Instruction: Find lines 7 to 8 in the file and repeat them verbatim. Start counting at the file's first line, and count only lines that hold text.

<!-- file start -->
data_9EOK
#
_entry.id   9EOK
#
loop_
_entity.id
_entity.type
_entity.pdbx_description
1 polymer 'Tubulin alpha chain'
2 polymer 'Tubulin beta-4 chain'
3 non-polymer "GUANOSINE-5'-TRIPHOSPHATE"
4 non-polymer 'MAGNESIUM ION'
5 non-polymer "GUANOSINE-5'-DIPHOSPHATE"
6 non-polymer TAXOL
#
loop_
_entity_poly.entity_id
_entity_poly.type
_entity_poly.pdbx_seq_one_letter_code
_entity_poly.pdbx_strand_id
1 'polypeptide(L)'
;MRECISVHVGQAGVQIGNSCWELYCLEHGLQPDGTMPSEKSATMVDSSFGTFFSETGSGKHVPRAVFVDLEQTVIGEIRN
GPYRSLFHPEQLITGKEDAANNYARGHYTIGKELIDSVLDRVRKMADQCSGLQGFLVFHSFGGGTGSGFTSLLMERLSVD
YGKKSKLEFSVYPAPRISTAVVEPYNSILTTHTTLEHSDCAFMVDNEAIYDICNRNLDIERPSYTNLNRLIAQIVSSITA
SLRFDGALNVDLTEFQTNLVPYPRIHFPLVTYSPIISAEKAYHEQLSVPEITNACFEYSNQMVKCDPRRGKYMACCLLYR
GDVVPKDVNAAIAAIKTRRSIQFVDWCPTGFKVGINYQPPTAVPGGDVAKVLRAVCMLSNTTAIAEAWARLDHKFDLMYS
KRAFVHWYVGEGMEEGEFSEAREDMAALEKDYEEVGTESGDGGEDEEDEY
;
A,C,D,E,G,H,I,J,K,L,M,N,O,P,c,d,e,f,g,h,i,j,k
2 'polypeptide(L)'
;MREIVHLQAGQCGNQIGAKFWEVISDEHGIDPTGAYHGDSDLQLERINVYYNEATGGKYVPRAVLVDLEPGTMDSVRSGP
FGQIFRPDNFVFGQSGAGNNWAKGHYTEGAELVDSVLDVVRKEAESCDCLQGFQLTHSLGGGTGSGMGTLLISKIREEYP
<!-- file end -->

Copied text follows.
_entity.type
_entity.pdbx_description